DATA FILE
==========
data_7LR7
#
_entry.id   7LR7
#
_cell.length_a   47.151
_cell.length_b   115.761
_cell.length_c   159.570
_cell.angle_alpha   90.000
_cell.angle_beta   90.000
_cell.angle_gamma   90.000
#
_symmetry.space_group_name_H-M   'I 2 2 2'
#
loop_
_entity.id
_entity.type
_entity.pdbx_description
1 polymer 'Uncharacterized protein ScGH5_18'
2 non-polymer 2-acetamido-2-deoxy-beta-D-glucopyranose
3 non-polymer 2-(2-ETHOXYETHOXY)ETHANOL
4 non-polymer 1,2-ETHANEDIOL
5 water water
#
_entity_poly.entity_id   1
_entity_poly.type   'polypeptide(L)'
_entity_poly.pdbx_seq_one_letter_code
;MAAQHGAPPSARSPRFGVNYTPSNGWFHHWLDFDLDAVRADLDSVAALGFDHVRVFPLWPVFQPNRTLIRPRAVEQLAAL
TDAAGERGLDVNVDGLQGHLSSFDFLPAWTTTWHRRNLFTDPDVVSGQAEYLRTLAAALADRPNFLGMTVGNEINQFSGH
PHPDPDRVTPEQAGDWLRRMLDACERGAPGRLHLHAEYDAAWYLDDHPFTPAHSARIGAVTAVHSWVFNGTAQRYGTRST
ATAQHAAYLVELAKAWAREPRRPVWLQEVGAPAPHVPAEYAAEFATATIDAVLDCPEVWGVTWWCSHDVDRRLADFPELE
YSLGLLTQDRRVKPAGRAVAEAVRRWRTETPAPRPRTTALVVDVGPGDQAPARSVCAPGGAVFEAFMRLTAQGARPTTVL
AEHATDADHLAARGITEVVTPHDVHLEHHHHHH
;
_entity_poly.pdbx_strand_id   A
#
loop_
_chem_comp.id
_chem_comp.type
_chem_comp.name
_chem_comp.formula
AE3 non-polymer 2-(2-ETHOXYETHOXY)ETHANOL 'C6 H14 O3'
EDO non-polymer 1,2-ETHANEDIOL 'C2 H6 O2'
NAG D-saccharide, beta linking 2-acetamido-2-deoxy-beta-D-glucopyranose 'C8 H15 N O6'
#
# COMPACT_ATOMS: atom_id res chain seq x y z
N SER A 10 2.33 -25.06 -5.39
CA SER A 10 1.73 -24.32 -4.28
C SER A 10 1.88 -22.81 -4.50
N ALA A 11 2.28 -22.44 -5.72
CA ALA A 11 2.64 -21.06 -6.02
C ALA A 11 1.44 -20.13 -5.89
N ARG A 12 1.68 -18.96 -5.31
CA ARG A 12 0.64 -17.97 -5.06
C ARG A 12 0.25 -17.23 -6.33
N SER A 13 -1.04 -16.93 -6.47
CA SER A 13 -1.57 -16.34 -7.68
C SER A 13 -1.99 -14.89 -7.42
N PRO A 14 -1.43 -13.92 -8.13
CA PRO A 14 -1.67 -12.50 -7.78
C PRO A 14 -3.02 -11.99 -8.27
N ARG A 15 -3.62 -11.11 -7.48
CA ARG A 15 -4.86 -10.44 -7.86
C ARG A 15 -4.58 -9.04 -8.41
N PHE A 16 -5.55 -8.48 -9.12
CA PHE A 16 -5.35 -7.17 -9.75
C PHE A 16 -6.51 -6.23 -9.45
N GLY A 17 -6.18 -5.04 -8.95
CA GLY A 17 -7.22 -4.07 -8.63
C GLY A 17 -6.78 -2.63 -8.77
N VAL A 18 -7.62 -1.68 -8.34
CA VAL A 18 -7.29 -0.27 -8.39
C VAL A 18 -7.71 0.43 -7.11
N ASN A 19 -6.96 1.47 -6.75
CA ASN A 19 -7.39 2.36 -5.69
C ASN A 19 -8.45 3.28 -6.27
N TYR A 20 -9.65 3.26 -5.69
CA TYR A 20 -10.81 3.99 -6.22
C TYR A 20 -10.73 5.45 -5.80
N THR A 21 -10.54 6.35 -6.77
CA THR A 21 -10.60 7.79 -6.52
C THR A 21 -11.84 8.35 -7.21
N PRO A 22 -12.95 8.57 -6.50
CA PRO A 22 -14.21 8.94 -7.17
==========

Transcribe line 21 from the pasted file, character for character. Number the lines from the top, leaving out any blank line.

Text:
4 non-polymer 1,2-ETHANEDIOL